Business goals! You know they’re a good idea, but there’s filing to be done, bills to chase and clients that won’t stop calling. I get that the everyday tasks of running a business can distract you from those big goals that make running a business worthwhile in the first place. So let’s do away with big, long term goals. Let’s just focus on this quarter and pare it back to manageable goals that you can achieve.
Now that it’s time to put in your tax return for 2018-19, you’re probably looking at all the usual deductions to claim: bodycorp, rates, water, training, uniforms. However, one of the most overlooked deductions you can make is on after-tax super contributions. Not only does it reduce your tax burden in the present, it sets you up for a more comfortable life in the future.
You can make personal super contributions to your superannuation fund and claim it in your income tax return as an income tax deduction.
How does it work?
The best way to explain it is by an example. Steven is employed as an IT Consultant. During the 2017-2018 financial year, he earns a salary of $78,000.00. Steven makes a personal super contribution of $3,000.00 to his superannuation fund.
If you’ve been watching the news lately, you might have heard that the change in franking credit rules is going to break open the earth and swallow our retirees whole.
Or if you’re listening to the other side of politics, it won’t. So who’s right? Who’s wrong? What’s a franking credit? Let’s start with that. A franking credit is used by the Government to avoid you paying tax twice on dividends from shares. Say you invest in a company like Google. Hang on, this article is about paying tax :). Say you invest in a company like John’s Global Meat Pies. John’s Global Meat Pies pays you $700 in dividends after paying $300 in tax on that amount ($1000 in total).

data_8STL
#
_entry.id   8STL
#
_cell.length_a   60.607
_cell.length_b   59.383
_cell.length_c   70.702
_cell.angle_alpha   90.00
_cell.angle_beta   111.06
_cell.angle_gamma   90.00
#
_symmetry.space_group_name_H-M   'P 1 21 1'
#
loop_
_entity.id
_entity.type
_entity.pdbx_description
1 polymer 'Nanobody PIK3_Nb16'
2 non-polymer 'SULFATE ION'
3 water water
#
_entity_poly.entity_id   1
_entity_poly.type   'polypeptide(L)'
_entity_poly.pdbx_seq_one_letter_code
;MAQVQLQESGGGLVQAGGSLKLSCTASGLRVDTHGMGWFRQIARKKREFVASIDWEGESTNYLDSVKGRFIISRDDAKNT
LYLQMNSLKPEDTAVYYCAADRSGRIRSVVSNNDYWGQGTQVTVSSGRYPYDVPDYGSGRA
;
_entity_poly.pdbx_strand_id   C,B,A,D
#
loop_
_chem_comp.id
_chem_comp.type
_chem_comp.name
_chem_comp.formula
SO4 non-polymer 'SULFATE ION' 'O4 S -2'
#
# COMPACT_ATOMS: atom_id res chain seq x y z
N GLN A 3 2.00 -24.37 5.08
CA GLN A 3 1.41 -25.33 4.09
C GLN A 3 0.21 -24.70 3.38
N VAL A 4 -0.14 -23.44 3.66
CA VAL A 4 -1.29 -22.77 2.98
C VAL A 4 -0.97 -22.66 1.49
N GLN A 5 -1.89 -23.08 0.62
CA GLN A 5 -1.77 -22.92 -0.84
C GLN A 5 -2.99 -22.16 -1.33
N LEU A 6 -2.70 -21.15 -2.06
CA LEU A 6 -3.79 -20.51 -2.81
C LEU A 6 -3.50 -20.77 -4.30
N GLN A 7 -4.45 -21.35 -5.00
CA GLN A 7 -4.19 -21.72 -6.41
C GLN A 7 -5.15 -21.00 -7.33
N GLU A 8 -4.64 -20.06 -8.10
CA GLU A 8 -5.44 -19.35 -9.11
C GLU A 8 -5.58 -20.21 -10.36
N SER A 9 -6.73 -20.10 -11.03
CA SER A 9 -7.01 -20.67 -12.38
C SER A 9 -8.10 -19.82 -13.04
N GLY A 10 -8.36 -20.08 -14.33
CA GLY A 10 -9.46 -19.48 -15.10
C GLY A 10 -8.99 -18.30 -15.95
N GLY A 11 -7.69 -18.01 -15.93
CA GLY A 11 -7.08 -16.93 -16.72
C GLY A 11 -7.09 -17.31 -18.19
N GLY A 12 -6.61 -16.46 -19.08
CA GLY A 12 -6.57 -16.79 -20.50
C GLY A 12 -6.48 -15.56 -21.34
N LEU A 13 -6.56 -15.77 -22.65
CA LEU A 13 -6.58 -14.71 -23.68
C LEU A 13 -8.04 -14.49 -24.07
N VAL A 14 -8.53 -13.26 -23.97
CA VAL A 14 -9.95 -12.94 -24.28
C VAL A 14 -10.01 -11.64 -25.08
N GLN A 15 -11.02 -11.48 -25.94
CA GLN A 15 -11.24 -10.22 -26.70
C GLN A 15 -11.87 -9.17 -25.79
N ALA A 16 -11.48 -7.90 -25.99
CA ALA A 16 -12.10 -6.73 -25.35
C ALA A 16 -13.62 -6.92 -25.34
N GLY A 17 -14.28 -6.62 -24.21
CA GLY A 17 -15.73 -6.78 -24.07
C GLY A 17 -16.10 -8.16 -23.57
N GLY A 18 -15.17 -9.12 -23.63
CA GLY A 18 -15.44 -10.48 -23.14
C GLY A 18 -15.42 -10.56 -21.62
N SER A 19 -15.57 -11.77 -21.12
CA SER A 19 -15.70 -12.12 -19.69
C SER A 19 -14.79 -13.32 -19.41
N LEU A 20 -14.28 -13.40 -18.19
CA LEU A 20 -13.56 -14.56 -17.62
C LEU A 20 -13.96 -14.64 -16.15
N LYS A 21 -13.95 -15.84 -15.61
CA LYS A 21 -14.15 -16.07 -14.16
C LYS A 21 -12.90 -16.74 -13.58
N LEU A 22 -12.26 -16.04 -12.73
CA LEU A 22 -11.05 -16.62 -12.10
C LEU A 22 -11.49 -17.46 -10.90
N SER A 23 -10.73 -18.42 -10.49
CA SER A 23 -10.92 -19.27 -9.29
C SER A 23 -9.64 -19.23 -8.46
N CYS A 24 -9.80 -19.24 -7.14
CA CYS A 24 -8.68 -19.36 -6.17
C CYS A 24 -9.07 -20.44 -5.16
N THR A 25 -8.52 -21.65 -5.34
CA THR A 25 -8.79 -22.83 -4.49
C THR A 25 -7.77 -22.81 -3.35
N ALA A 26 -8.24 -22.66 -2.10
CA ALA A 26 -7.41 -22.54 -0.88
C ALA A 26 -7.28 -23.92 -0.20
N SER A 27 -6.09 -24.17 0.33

The recent banking royal commission has highlighted some appalling behaviour on the part of the big banks.
Unfortunately, the recommendations don’t tackle some of the key structural issues that lead to their poor behaviour in the first place. For instance, a lack of separation between their banking and ‘financial product sales’ businesses, which turned ordinary banking customer service clerks into salespeople. Many bank boards also don’t have a mandatory employee representative who can raise issues of malpractice and do something about it from the top down. As a result, the banks have always chased profit at the expense of many individual costumers and as the heat dies down from the royal commission, that same tendency will re-emerge. We’ve had a serious enquiry into banking every 10 to 15 years within the sector since the deregulation of the 1980s because we never fully resolve these issues.
1. They don’t get you the highest possible tax return.
This is a big one for individuals and businesses. Everyone wants to pay the lowest amount of tax possible while sticking within the law. But when you sit with your accountant and they ask you the same stock standard tax questions and habitually punch your details into a computer before churning out your predicted tax bill and quoting you on their fee…. you’re often left doubting that they found every saving possible for you. They’re just doing the bare minimum. Make sure you partner with an accountant who probes you for information, asks follow up questions and gets the information out of you they need to optimise every element of your tax return in your favour. Our staff have deep, up-to-date tax knowledge and they work harder so you enjoy the best possible tax result each year.